Why Is My Dog Sneezing? – Top 7 Reasons

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As humans, we’re used to sneezing – during allergy season, when we’re sick, or if we’ve inhaled something that aggravates our sinuses. But when your dog does it, you may find yourself wondering, “Why is my dog sneezing?”

Well, just like humans, dogs could be sneezing for a variety of reasons, some of which are harmless, while others may require the attention of a vet.

Here we’ve gathered all the information to help you understand why your pup may be sneezing, and when you should seek professional help.

Types of Dog Sneezes

First let’s identify what a dog sneeze sounds like. There are times when a dog’s sneeze sounds pretty close to a human’s. Other times, dog owners may be horrified by a sudden chocking or gagging sound, which is likely a reverse sneeze.

For the most part, a reverse sneeze is not a cause for worry by itself. It may just be your dog’s attempt to remove an irritant or an allergen from its airways.

To help your dog, offer some fresh air or blow gently on their face to encourage swallowing.

If your dog’s gasps sound more like honking, however, or they seem to be struggling for breath or have any blue discoloration of the gums, see your vet immediately as this can be a sign of a tracheal collapse.

Why Is My Dog Sneezing?

So Why Is My Dog Sneezing?

Now that you know how to identify a dog sneeze, let’s take a look at some possible reasons it may be happening.

Sneezing During Play

Did you know dogs use sneezing during intense play to communicate their playfulness to other dogs?

Basically, a sneeze during roughhousing is meant to diffuse any tension during the situation and lets the other dog know that your dog is playing and not seriously trying to harm their playmate.

If you mainly notice your dog sneezing during playtime, it may just be their “play sneeze” and is nothing to worry about.

In fact, this behavior signals your dog is having fun, so go ahead and enjoy the sneezing as an added spectacle to your dog’s playtime.

Obstruction in the Airways

If you notice your dog sneezing repeatedly, rubbing its nose on the ground or pawing at it, or if you notice any bleeding from the nose, there may be an object stuck inside.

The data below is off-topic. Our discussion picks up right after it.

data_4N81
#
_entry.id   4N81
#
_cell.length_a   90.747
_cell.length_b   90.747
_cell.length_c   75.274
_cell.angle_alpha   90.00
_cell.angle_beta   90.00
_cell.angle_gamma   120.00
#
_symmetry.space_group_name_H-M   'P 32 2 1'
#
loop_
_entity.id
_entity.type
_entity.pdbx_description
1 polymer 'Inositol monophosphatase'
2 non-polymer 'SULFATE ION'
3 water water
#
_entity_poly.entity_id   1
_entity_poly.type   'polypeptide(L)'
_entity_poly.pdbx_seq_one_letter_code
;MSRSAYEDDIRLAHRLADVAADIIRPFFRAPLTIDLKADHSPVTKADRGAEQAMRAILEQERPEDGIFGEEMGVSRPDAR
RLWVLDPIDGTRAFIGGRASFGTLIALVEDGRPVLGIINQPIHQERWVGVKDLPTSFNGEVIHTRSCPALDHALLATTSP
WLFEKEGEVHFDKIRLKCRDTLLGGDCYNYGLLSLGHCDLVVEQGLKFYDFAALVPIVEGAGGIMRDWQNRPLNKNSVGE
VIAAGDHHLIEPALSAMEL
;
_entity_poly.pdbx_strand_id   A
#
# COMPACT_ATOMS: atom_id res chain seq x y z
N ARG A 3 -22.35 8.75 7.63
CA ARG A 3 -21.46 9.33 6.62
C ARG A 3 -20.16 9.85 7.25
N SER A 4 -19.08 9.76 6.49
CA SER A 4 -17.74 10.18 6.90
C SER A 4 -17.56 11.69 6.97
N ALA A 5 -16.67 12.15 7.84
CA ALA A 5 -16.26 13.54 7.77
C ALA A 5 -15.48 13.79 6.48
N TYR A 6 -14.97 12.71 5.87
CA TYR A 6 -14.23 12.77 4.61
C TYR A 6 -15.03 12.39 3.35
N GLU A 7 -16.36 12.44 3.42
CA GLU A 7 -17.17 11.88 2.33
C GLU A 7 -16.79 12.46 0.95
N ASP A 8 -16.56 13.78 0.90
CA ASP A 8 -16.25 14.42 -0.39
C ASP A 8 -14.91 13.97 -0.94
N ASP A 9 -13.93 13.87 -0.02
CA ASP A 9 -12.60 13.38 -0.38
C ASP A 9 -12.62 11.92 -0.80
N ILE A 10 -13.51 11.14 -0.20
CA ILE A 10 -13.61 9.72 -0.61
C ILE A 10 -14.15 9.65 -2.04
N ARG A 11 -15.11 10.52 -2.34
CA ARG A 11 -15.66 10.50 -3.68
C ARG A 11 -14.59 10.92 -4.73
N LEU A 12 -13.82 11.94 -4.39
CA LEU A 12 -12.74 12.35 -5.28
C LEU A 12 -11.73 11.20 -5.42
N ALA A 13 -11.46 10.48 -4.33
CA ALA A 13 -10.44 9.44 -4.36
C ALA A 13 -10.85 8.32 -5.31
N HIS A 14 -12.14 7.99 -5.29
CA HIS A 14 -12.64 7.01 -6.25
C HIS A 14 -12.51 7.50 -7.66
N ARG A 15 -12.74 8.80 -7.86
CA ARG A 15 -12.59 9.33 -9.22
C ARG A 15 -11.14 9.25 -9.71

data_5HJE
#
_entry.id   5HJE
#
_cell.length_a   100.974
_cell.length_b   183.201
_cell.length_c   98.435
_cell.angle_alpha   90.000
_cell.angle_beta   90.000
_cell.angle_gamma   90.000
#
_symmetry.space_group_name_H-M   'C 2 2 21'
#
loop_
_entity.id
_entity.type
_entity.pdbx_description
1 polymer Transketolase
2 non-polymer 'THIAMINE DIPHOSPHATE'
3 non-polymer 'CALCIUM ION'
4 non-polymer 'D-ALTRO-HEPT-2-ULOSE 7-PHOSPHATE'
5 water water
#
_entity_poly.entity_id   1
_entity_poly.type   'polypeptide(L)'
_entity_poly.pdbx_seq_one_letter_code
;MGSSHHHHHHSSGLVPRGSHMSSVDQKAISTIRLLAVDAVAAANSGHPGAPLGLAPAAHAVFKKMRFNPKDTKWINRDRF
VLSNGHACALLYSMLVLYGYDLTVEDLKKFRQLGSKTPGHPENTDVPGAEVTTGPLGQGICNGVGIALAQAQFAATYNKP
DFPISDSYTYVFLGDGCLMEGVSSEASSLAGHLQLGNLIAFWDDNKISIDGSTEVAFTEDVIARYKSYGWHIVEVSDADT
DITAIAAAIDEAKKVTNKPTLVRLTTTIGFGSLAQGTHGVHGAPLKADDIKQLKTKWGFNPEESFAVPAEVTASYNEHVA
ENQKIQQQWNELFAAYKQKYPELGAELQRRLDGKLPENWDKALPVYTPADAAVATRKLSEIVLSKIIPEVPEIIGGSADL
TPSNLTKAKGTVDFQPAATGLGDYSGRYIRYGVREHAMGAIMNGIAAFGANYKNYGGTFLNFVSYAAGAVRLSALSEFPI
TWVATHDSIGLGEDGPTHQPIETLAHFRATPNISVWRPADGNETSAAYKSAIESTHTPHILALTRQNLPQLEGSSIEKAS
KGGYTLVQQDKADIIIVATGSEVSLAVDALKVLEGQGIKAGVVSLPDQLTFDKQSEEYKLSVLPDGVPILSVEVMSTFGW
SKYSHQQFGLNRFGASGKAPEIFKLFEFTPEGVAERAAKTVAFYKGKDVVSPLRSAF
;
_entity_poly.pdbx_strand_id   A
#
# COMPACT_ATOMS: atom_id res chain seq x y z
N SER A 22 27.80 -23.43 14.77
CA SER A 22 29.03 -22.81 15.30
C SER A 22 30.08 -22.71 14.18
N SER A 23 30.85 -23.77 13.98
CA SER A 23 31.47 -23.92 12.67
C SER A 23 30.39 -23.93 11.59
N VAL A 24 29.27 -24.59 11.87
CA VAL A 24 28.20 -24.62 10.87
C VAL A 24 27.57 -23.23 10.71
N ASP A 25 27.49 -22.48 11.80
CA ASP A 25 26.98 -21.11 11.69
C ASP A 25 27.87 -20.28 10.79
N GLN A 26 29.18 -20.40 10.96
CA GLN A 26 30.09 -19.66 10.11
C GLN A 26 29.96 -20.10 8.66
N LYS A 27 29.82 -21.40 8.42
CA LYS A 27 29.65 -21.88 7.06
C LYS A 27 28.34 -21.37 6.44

The most likely culprit is a blade of grass, a hair or any other small particle.

A variety of plants known as foxtails have burrs that can get lodged in the dog’s nose, mouth or other cavities. These can cause serious damage that may even become fatal to your dog, so it’s very important to get your pup evaluated by a vet as soon as possible to remove whatever object is stuck.

Your Dog Has Allergies

Much like humans, a dog’s sneeze may be a sign of an allergic reaction. This can be from an environmental factor such as dust, pollen or a food allergy.

If you notice your dog is also itchy or has discharge from the eyes and nose, an allergy could be a possible reason.

If you suspect your dog to have allergies, it’s important to discuss the situation with your veterinarian so they can recommend any necessary course of treatment.

Our dog Toby suffers from seasonal allergies. We always know when they’re acting up because his skin gets red and irritated, his eyes start watering, and sure enough, he’ll start sneezing quite frequently.

At first we didn’t know what this all meant. After consulting with our vet, she shared that it was seasonal allergies that act up throughout the spring and summer.

To help Toby feel better, we give him a Benadryl tablet and soon the sneezing subsides.

Dog allergies

Your Dog Has a Cold or Flu

Unfortunately, our dogs are not immune to the common cold and flu, which can also be reasons for your pup’s sneezing.

In cases of a cold or flu, your dog will also display a number of other symptoms such as fatigue, fever, runny nose or lowered appetite.

Most canine colds clear up by themselves, but it’s still important to contact your vet to rule out any other, more serious conditions that might need specialized treatment.

It May Be Nasal Mites

Nasal mites are tiny pests (about a millimeter in size), which can infest your dog’s nasal passages, causing enormous discomfort.

If you notice your dog is sneezing uncontrollably, has labored breathing and discharge or bleeding from the nose, these can be signs pointing to a mite infection.

These mites can transfer easily from dog to dog during close contact and are extremely uncomfortable for your furry friend, so it’s important to get veterinary treatment as soon as possible.

Bacterial and Fungal Infections

Besides mites, your dog may also get bacterial or fungal infections in the nasal cavity that will result in frequent sneezing.

Another sign that your dog has an infection is a thick nasal discharge, swelling or loss of appetite. If you suspect your dog to have an infection, take them to the vet for treatment immediately.

Nasal Tumors